It's certainly arguable but the case can be made that the roller operator is the most important member of the paving crew. Why? Because he is the person who puts the finishing touch on all the preparation and paving work that went before him, and he is the person who makes sure the paving contractor gets paid (and in some cases how much the contractor gets paid).
One contractor I work with describes the roller operator's job in his employee manual, saying the roller operator is "?responsible to achieve a quality finished product with special attention to meeting the compaction and aesthetic requirements of the job." That about sums it up. He is responsible for achieving density requirements on jobs that have them, ride specs on jobs that have those, and he's responsible for a smooth and line-free mat as well as basic hot mix asphalt compaction requirements on every job the paving contractor does.
At the same time the paving crew has to realize the roller operator is not a miracle worker. He can't fix problems caused in laydown and he can't repair defects caused, for example, by a damaged screed. If the mat is not laid properly or if the screed has lines in it, for example, the roller operator is not going to be able to fix that. He can only provide a good finish to what he's given, and that's all a good roller operator wants: the best opportunity to provide the best finish.
Rolling over the years
The "old timer" roller operators used to say they could feel everything they needed to know about the mat and their job through the seat of the roller. And there might have been some truth to that given that the seats were steel and the rollers themselves were unsophisticated pieces of equipment with no bells or whistles to make them easier to use, more comfortable to operate, or more effective in the asphalt mat.
But it's not true anymore. Today's rollers are very comfortable, with seats and operators "isolated" from the machine, and they have become very sophisticated with joystick controls, fine-tuned steering, articulation, and any number of gauges and dials operators can use to make their job easier and help them perform better.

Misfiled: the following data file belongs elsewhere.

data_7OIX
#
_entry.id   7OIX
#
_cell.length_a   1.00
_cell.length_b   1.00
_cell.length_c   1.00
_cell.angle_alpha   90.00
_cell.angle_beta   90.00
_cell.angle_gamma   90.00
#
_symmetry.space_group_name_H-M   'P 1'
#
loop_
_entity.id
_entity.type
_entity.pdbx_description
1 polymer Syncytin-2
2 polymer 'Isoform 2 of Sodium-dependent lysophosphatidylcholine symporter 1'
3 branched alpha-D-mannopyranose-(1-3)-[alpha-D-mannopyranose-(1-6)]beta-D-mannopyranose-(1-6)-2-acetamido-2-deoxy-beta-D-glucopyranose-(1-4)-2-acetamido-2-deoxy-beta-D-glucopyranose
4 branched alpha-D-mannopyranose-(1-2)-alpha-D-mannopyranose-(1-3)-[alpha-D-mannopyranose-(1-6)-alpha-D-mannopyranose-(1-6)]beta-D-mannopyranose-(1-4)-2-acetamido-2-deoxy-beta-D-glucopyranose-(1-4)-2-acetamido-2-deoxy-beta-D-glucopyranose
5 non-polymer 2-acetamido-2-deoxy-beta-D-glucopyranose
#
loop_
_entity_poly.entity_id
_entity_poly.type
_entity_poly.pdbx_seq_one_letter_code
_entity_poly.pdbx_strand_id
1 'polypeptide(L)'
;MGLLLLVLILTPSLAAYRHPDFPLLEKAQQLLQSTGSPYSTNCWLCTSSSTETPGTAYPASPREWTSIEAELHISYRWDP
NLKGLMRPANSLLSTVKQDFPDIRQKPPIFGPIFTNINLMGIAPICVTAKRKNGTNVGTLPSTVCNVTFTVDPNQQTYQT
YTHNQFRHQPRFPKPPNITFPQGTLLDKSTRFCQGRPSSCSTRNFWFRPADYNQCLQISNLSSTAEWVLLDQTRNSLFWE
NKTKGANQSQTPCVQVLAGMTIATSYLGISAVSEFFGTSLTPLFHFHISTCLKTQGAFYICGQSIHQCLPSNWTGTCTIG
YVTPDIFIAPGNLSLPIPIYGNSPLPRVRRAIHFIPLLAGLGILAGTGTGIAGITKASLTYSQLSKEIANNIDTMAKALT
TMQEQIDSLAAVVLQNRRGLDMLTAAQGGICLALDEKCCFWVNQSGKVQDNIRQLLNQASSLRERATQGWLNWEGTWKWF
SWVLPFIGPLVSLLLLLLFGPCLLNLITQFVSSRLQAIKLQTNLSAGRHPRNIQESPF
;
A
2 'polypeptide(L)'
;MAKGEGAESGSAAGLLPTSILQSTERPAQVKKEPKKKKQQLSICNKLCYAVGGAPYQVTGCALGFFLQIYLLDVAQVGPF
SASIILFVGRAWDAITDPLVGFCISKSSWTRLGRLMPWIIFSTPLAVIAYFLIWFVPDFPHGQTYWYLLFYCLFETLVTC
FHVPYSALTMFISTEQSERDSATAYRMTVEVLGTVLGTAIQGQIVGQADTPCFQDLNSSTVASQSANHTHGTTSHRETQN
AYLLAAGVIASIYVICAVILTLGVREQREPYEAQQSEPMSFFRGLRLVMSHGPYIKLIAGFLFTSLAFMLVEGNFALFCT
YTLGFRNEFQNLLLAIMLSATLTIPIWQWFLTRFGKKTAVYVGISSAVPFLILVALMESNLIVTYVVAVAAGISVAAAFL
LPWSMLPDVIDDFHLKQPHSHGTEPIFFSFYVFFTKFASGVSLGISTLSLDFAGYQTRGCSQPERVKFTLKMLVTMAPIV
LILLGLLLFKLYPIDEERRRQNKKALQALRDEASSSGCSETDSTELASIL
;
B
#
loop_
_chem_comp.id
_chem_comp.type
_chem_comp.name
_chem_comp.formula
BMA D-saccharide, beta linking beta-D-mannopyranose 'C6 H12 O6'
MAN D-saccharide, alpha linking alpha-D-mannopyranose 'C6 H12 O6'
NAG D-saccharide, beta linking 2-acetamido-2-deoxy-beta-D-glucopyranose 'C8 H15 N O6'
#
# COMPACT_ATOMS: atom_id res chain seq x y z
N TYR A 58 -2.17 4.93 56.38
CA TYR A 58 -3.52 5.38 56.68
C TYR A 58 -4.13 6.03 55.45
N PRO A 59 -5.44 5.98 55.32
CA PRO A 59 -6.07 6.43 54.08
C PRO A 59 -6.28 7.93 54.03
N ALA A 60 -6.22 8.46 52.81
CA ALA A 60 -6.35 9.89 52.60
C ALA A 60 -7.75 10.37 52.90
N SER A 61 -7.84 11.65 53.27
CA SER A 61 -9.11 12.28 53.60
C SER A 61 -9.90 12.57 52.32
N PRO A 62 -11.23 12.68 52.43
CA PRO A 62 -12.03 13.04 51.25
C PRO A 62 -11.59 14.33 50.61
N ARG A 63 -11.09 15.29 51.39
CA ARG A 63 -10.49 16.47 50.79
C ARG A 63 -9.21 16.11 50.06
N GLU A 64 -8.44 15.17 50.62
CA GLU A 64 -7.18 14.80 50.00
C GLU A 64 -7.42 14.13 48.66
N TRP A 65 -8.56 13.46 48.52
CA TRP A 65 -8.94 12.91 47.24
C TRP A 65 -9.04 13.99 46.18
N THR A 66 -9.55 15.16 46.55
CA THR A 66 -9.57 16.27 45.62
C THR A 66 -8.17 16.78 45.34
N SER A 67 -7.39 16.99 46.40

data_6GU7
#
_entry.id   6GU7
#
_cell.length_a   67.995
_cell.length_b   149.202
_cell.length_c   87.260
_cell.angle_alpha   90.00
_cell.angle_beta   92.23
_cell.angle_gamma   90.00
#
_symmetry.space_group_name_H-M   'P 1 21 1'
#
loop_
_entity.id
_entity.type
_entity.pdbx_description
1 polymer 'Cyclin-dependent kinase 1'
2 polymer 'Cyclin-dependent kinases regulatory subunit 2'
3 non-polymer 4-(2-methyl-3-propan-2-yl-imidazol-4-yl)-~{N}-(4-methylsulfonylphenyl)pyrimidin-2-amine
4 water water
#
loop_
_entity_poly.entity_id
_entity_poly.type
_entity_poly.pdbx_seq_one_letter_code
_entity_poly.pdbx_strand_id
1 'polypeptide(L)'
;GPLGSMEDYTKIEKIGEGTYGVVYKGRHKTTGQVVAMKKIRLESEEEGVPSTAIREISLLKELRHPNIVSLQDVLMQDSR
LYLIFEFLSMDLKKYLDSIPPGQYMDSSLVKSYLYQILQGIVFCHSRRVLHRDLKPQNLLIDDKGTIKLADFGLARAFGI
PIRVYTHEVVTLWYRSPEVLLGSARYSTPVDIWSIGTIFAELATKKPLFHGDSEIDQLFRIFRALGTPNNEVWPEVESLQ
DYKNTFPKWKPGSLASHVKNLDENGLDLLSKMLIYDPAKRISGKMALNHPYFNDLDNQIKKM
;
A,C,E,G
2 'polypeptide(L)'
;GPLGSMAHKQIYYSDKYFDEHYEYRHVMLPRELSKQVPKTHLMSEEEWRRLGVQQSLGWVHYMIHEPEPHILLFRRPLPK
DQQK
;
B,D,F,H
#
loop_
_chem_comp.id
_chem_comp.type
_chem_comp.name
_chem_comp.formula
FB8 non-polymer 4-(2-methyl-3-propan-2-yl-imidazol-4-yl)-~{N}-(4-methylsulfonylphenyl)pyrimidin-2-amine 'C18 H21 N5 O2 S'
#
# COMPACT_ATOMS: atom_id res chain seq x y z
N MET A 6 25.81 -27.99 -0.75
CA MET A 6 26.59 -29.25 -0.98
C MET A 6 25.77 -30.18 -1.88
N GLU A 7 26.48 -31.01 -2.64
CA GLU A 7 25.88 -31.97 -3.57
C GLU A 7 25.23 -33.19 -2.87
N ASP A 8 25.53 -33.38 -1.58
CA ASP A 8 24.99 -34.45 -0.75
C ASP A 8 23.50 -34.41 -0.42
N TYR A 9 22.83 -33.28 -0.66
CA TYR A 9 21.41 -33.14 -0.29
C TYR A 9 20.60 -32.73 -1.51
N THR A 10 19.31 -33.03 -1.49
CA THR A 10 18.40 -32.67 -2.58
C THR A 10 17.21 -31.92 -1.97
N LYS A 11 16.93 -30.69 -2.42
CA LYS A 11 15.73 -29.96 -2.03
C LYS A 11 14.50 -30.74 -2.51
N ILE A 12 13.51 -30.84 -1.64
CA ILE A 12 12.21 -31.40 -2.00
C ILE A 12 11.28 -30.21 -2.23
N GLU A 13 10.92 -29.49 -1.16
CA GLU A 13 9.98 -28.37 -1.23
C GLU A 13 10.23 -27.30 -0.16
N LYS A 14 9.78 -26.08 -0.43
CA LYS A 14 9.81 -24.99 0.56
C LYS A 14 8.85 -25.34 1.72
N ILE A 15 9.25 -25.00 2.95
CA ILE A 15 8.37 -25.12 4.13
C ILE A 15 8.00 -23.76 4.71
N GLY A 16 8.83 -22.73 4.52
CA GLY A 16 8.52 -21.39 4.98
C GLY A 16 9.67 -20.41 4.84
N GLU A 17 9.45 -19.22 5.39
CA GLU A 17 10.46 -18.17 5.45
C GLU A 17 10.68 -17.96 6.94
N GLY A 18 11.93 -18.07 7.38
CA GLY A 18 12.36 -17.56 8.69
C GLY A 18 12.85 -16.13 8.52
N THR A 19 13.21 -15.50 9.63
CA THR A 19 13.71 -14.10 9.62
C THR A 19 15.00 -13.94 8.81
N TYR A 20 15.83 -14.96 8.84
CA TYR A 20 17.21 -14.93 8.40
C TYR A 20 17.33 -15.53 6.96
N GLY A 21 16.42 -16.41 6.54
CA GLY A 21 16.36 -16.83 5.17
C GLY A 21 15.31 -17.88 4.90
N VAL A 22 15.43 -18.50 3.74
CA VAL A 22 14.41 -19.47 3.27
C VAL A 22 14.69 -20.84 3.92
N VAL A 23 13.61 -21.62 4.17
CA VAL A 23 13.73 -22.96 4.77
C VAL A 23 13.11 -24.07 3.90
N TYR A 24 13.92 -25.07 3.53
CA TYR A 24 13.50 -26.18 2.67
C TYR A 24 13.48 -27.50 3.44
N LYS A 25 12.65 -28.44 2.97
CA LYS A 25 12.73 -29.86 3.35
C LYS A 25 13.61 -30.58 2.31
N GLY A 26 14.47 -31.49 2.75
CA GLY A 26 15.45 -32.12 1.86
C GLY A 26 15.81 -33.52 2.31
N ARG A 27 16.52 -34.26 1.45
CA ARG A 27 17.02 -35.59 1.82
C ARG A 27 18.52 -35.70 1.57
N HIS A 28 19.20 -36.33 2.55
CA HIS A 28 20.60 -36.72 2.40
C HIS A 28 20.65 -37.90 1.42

Today's roller operator needs to be able to roll by more than just the seat of his pants. So today's roller operator needs to have a complete understanding of the piece of equipment he's using, the gauges he can follow, as well as what the roller can and cannot be expected to do.
Gauges are a perfect example. Years ago roller operators would guess at their speed, often by eyeballing the distance between the roller and the paver and trying to maintain that distance. But today's rollers offer miles-per-hour or feet-per-minute gauges that tell the operator exactly how fast he's moving. That's important because the operator wants to move evenly over the mat, maintaining the same speed up, the same speed back, the same speed up, and the same speed back, to provide even compaction, and the gauges make it easier to do that. Keeping an eye on those gauges makes it easier to stay consistent.
What a roller operator needs to know
Just like the paver operator and the back-end operators, the roller operator needs to know all the details about the job. He obviously needs to understand basic rolling and compaction concepts, but that's just the start.
He needs to know where paving will start, how it's going to proceed, what position he's rolling in (breakdown, intermediate, finishing) and the responsibilities for that position. Mix information is also crucial. What kind of mix design is the job using? What is mix temperature (and air temperature)? What size mix is it (3/8 in. on a driveway or 3/4 in. on a highway)? Is it a more stringent mix? Is it a tender mix? What is the mat thickness? Is there a crown? What are compaction and density requirements? What is the speed and width of the paving?